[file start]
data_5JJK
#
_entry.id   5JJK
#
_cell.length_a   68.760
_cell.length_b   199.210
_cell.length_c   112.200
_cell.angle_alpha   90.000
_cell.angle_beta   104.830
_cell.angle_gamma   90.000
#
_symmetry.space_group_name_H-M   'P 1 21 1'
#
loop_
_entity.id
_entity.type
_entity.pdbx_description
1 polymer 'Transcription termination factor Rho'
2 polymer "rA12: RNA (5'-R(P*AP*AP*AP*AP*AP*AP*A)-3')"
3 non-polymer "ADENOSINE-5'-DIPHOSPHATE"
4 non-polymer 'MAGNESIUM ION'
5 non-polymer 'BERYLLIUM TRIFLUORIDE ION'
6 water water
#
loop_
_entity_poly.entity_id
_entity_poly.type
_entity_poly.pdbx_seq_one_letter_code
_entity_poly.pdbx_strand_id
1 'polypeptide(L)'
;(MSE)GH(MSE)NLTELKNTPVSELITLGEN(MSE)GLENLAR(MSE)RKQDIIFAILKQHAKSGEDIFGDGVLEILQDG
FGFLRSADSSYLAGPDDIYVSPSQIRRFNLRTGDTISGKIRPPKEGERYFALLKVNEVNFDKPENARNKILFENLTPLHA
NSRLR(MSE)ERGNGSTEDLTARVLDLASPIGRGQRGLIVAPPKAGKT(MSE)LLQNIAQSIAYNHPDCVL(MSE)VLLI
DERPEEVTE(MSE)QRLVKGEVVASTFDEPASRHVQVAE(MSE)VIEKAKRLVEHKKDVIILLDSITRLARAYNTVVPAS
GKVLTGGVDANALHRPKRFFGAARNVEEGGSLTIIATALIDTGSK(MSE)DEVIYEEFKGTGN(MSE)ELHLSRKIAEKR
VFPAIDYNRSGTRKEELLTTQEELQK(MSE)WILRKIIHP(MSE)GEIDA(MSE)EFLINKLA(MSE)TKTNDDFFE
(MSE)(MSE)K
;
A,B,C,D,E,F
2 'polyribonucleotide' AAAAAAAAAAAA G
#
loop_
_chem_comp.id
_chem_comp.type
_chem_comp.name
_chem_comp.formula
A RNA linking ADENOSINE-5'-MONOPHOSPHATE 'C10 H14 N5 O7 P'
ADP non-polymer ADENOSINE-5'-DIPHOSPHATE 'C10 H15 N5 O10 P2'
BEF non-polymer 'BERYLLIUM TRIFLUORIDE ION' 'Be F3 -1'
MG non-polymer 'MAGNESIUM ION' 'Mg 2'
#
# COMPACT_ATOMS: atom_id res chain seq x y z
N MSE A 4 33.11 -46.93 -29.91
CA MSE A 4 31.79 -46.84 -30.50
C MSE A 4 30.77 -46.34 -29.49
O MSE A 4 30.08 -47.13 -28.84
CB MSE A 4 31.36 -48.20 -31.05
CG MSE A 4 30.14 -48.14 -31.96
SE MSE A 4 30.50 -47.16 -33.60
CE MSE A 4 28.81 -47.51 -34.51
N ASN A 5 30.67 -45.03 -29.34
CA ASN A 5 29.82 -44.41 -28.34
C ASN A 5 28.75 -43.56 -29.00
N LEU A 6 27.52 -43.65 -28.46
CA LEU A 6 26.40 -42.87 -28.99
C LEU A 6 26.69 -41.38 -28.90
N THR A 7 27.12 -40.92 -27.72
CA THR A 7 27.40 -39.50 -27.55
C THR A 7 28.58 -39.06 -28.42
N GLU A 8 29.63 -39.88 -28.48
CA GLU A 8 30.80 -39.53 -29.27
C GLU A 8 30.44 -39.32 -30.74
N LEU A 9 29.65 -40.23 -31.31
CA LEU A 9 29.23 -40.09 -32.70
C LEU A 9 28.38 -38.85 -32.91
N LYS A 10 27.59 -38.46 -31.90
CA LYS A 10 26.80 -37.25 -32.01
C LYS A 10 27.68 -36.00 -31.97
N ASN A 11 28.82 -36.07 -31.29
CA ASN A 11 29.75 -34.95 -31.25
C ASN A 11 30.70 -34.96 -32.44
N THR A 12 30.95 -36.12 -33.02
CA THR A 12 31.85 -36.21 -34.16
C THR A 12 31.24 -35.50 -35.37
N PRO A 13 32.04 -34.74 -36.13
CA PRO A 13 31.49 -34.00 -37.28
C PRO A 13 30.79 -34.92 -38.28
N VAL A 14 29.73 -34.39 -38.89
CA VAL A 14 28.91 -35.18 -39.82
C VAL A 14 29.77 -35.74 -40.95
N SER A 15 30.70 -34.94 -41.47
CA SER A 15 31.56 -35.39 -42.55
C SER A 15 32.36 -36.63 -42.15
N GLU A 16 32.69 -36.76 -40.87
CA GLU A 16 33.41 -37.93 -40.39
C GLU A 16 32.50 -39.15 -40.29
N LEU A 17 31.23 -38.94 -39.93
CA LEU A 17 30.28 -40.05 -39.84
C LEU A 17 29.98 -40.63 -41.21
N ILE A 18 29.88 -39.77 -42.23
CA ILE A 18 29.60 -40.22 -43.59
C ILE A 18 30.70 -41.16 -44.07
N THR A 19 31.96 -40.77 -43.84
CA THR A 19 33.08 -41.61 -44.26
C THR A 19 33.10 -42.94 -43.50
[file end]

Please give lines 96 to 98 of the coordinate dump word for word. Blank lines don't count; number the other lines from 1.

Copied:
C GLU A 16 32.50 -39.15 -40.29
N LEU A 17 31.23 -38.94 -39.93
CA LEU A 17 30.28 -40.05 -39.84